Discussion on forced marriage with activists

20161117_190702.jpgDr. Annie Bunting, director of the Conjugal Slavery in War (CSiW) Project was in Ottawa on November 17, 2016 along with five activists researchers from five countries in Africa. They are Amelia Cooper of ADWANGA in Liberia, Zawadi Mambo of SOFEPADI in the Democratic Republic of the Congo (DRC), Godelieve Mukasarasi of SEVOTA in Rwanda, and Rosaline M’Carthy of Women’s Forum in Sierra Leone.

The discussion highlighted a number of key recommendations for donor countries such as Canada. Highest on the list of recommendation is the need for funding of local women’s organisations directly. The speakers described numerous instances of duplication of the work of local organisations by large UN agencies, who are the main recipients of the funds by Western government, including the Canadian government. Some also stated instances of UN agencies asking for and using their information and data for their own reports. While the speakers believe there is value in funding UN agencies, they believe local organisations have a clear advantage when it comes to working directly in the communities, including remote and hard-to-reach communities. Longer-term funding was also mentioned as imperative in building the capacity of local organisations, including local human rights defenders and activists researchers, and ensuring that they can become more functioning in the long term.

20161117_170424The speakers also presented findings from an earlier project, in which more than 250 interviews were conducted with survivors of conjugal slavery and forced marriage in each of the five countries. These findings will inform the work of the CSiW project going forward.

They include:

  1. The fact that there is very little information and research on the distinct needs of children in conflict born out of rape. It was mentioned that the needs of these children are quite different from those of other children, and that their experiences also differ by country. As most of these children are young adults now, the project will attempt look at what has happened to them.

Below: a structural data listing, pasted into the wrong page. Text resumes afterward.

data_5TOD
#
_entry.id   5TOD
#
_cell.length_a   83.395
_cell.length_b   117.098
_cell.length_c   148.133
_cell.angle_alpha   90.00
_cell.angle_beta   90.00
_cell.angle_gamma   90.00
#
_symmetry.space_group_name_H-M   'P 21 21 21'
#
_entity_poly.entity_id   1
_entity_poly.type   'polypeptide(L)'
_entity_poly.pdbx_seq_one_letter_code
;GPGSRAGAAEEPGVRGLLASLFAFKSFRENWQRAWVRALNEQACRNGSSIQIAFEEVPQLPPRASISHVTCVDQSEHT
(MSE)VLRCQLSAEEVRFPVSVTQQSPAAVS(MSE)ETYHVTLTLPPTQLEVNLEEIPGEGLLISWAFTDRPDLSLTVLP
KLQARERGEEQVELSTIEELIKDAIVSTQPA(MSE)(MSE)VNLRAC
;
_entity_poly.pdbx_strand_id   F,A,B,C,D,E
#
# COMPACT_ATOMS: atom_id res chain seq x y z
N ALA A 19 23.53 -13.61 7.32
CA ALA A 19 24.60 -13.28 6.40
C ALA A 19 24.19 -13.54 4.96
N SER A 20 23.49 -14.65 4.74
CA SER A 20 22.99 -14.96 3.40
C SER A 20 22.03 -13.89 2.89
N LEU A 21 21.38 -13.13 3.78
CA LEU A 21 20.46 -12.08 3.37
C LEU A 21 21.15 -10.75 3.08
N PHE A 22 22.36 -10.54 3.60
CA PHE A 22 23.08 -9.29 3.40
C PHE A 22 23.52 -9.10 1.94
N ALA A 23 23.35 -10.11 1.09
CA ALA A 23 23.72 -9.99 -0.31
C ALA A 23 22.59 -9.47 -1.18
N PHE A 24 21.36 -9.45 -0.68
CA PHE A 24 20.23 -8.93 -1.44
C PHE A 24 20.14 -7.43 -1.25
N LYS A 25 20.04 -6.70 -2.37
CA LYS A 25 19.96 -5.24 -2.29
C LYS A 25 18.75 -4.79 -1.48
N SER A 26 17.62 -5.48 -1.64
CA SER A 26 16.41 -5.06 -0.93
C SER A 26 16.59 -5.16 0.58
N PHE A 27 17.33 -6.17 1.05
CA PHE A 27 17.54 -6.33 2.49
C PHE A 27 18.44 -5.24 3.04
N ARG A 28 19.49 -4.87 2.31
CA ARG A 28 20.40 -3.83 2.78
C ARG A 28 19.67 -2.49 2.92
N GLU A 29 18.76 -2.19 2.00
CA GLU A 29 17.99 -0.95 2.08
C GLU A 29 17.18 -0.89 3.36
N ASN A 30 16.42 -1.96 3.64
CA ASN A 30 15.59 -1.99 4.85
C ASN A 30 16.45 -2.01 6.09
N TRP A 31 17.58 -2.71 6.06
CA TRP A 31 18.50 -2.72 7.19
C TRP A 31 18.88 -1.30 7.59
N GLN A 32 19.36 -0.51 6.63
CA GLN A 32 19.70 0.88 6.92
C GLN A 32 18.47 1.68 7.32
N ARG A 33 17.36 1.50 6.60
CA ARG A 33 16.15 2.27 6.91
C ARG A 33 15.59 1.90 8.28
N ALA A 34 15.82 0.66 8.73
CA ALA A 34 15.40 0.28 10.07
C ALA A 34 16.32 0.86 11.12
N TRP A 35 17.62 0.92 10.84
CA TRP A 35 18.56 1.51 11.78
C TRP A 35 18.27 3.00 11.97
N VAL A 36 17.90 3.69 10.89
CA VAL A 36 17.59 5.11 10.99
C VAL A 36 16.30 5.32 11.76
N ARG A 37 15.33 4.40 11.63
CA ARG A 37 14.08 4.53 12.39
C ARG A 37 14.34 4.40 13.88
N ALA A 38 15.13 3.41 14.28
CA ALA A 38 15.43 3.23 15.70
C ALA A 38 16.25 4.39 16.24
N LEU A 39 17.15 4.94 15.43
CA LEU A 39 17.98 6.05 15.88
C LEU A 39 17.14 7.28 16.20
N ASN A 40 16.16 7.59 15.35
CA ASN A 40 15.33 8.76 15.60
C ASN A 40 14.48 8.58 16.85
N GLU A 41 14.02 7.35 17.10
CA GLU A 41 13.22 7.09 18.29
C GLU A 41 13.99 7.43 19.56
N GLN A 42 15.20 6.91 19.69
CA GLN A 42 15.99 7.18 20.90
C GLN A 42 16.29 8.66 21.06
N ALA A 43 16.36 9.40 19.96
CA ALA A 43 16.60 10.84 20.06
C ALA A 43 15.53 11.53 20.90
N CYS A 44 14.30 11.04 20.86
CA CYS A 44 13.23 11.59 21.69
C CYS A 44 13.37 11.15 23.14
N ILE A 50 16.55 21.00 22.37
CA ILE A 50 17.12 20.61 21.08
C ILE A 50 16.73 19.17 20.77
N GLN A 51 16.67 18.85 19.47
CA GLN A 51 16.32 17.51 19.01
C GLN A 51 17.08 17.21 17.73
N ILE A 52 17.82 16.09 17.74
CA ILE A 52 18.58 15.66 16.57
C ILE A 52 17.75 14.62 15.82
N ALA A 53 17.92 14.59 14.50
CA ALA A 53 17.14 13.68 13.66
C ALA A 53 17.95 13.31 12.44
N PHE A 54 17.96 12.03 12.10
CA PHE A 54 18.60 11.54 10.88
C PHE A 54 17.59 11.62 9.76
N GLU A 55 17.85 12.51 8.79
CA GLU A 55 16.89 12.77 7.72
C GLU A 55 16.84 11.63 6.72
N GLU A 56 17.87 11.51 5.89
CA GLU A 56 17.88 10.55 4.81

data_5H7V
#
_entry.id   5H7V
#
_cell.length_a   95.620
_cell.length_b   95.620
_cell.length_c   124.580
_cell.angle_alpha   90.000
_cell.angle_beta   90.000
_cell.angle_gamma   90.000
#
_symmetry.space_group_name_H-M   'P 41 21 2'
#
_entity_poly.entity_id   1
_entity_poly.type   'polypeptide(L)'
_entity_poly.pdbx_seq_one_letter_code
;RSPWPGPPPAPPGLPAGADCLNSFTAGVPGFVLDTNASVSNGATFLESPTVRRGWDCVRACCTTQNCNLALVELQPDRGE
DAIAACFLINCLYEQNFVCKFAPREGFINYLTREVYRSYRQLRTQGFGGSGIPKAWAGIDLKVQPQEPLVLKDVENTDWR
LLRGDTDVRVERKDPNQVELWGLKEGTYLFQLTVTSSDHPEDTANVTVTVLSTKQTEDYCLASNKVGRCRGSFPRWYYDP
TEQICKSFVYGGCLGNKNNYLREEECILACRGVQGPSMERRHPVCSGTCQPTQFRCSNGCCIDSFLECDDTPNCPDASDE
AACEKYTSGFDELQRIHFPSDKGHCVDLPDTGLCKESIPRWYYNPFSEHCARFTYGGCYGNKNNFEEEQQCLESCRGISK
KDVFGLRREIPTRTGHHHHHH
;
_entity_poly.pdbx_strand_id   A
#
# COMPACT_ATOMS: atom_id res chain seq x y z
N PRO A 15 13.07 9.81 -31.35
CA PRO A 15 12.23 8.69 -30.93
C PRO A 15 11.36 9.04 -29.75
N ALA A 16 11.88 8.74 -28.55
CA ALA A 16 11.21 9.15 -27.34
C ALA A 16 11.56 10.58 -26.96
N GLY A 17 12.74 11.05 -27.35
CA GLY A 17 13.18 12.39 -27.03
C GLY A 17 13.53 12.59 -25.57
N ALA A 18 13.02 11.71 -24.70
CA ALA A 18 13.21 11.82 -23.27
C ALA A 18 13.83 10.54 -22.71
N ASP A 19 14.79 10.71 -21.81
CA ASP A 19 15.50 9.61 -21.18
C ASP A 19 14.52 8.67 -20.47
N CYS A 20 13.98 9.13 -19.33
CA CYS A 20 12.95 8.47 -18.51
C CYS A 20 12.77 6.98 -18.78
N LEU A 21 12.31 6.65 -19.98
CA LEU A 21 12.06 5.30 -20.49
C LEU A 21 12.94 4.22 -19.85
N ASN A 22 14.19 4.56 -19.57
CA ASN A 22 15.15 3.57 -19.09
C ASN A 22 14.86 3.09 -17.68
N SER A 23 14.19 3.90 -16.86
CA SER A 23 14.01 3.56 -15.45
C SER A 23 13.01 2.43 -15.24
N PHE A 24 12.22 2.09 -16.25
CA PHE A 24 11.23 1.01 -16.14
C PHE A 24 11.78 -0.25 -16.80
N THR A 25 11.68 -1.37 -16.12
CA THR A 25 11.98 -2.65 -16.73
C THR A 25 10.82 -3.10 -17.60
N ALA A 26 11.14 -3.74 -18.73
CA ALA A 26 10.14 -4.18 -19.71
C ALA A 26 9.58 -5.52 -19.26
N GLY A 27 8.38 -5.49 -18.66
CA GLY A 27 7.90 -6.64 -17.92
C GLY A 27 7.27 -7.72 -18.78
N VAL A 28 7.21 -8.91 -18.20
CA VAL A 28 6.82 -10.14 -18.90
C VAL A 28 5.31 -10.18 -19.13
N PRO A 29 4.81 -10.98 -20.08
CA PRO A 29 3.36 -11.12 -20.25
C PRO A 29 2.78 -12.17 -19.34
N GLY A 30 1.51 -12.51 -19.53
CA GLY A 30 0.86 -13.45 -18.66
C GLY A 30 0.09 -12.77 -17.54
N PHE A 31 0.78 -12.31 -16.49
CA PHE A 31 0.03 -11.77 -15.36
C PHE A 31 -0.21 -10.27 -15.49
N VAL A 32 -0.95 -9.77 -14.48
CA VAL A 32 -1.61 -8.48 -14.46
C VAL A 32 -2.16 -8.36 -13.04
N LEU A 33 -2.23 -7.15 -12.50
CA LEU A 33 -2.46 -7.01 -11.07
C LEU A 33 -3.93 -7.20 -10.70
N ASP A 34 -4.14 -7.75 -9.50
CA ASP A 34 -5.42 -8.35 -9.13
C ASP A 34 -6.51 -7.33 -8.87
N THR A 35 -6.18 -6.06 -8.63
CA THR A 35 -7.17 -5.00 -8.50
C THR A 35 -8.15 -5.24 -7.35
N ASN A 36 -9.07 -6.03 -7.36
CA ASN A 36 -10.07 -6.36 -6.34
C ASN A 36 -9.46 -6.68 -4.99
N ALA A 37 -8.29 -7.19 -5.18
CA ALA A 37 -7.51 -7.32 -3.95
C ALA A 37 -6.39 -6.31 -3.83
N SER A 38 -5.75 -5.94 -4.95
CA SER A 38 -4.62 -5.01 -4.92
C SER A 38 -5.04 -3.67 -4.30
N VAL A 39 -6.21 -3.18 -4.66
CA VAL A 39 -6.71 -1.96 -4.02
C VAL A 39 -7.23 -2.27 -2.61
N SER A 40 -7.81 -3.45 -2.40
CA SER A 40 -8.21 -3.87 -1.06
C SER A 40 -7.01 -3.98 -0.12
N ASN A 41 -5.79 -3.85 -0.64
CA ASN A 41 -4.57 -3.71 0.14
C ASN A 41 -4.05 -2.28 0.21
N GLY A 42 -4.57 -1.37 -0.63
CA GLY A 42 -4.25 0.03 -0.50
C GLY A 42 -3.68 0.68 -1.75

1. The importance for women of economic empowerment and their ability to support themselves and their children, was found to be in some cases more important than getting justice and reparation. This has important implications for the work conducted with women survivors and the need to understand specific needs and priorities of women in different contexts.
  1. The lack of research on male victims of conjugal slavery or forced marriage and on the role of fatherhood in war and peace.

The research raised interesting questions, including how conjugal relationships in time of war relate to these same relationships in time of peace, how religion rationalizes particular relationships between men and women, and the monitoring value of international instruments.

For more information on the Conjugal Slavery in War (CSiW) Project you can visit the Harriet Tubman Institute for Research on Africa and its Diaspora at http://tubman.info.yorku.ca/research/researchers-talk-about-forced-marriage/.

Written by Kristine St-Pierre, WPSN-Canada Steering Committee Member

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